Date of Graduation
School of Medicine
James W Simpkins
TNF-alpha is known to exacerbate infarct volume in animal models and elevated levels of TNF-alpha are correlated with worse outcomes in stroke patients. However, the mechanism is not well understood. TNF-alpha has been shown to be neurotoxic at high doses and after long exposure times which is not clinically relevant. Thus, we show for the first time that TNF-alpha at clinically relevant concentrations seen in the serum of stroke patients rapidly and profoundly decreases mitochondrial function resulting in neuronal cell death through activation of caspase 8 and cytochrome c release. A slight decrease in mitochondrial function is detrimental to neurons due to their high energy demand. Since TNF-alpha is known to be increased during ischemia and correlated with negative outcomes, it is important to understand the neurotoxic mechanism of TNF-alpha to develop potential therapeutic targets for stroke. Moreover, TNF-alpha is increased during infections, and 30-40% of strokes occur during an active infection. We show that having a stroke during an active bacterial infection mimic results in an increased infarct volume, worsened neurological deficits, and prolonged sickness behavior. TNF-alpha's rapid and profound effect on mitochondrial function may be one mechanism by which stroke severity is exacerbated, neurological deficits are worsened, and recovery delayed. Thus, enhancing mitochondrial function acutely post-stroke could be a potential therapeutic intervention.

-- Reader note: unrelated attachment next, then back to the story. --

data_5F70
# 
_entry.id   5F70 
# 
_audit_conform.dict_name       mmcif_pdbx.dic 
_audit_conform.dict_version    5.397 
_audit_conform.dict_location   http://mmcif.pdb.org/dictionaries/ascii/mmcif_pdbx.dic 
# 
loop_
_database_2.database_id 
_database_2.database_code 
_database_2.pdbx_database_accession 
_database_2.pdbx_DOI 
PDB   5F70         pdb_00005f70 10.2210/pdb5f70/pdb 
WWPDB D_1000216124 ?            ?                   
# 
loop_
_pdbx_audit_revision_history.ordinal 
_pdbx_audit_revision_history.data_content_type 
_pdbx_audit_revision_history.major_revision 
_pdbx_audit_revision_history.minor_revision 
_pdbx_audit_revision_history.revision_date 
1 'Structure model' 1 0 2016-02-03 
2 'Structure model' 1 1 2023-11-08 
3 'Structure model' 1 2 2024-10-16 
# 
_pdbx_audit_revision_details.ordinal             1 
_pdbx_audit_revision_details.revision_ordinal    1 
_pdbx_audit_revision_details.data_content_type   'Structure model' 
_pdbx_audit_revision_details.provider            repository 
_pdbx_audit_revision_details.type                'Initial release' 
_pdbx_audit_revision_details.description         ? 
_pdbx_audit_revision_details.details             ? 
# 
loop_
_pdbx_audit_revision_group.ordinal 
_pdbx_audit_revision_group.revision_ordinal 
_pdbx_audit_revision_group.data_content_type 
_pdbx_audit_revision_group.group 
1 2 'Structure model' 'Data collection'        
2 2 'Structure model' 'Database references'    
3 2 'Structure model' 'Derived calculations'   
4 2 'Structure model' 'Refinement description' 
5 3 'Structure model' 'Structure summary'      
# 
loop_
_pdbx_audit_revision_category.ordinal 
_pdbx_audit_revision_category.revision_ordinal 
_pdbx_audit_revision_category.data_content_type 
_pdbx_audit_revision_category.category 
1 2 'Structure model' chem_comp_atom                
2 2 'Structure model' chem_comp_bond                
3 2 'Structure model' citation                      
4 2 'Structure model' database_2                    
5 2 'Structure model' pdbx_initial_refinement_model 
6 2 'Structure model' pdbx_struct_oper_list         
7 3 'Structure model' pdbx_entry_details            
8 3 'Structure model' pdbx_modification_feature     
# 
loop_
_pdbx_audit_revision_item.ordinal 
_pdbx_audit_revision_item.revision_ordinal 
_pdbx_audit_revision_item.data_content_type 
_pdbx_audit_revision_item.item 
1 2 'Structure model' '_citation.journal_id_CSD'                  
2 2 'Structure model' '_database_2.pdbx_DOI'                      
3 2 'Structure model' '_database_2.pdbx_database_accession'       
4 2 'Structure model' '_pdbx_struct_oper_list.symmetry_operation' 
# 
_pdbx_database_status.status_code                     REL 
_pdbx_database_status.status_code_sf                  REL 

Doll, Danielle N., "Role of Mitochondria in TNF-alpha Neurotoxicity in Stroke" (2015). Graduate Theses, Dissertations, and Problem Reports. 5502.